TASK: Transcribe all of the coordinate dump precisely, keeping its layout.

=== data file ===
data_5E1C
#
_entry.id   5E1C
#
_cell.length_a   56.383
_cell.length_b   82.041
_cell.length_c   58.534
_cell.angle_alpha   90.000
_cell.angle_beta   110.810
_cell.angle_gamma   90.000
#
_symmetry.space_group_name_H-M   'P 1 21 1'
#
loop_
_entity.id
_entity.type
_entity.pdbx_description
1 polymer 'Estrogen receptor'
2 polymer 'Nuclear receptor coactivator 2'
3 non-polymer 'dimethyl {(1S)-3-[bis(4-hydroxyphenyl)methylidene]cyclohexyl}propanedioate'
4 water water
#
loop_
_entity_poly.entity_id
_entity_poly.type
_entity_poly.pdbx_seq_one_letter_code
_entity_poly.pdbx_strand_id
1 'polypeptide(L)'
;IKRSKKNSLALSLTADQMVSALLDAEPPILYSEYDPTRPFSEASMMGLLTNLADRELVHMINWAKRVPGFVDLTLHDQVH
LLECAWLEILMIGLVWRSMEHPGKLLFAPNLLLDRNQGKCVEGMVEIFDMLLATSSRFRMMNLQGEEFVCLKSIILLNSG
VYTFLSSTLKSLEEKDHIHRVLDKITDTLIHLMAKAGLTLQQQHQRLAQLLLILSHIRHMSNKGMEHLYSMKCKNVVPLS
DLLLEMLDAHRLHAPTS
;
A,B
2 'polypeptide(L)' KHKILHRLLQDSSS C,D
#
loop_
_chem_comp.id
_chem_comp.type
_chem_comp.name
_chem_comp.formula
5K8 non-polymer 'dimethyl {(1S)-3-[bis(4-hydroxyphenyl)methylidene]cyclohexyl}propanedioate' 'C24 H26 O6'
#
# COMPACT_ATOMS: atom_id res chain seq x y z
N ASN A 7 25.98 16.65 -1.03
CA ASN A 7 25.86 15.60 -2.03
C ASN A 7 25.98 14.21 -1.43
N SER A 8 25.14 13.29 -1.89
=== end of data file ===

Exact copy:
data_5E1C
#
_entry.id   5E1C
#
_cell.length_a   56.383
_cell.length_b   82.041
_cell.length_c   58.534
_cell.angle_alpha   90.000
_cell.angle_beta   110.810
_cell.angle_gamma   90.000
#
_symmetry.space_group_name_H-M   'P 1 21 1'
#
loop_
_entity.id
_entity.type
_entity.pdbx_description
1 polymer 'Estrogen receptor'
2 polymer 'Nuclear receptor coactivator 2'
3 non-polymer 'dimethyl {(1S)-3-[bis(4-hydroxyphenyl)methylidene]cyclohexyl}propanedioate'
4 water water
#
loop_
_entity_poly.entity_id
_entity_poly.type
_entity_poly.pdbx_seq_one_letter_code
_entity_poly.pdbx_strand_id
1 'polypeptide(L)'
;IKRSKKNSLALSLTADQMVSALLDAEPPILYSEYDPTRPFSEASMMGLLTNLADRELVHMINWAKRVPGFVDLTLHDQVH
LLECAWLEILMIGLVWRSMEHPGKLLFAPNLLLDRNQGKCVEGMVEIFDMLLATSSRFRMMNLQGEEFVCLKSIILLNSG
VYTFLSSTLKSLEEKDHIHRVLDKITDTLIHLMAKAGLTLQQQHQRLAQLLLILSHIRHMSNKGMEHLYSMKCKNVVPLS
DLLLEMLDAHRLHAPTS
;
A,B
2 'polypeptide(L)' KHKILHRLLQDSSS C,D
#
loop_
_chem_comp.id
_chem_comp.type
_chem_comp.name
_chem_comp.formula
5K8 non-polymer 'dimethyl {(1S)-3-[bis(4-hydroxyphenyl)methylidene]cyclohexyl}propanedioate' 'C24 H26 O6'
#
# COMPACT_ATOMS: atom_id res chain seq x y z
N ASN A 7 25.98 16.65 -1.03
CA ASN A 7 25.86 15.60 -2.03
C ASN A 7 25.98 14.21 -1.43
N SER A 8 25.14 13.29 -1.89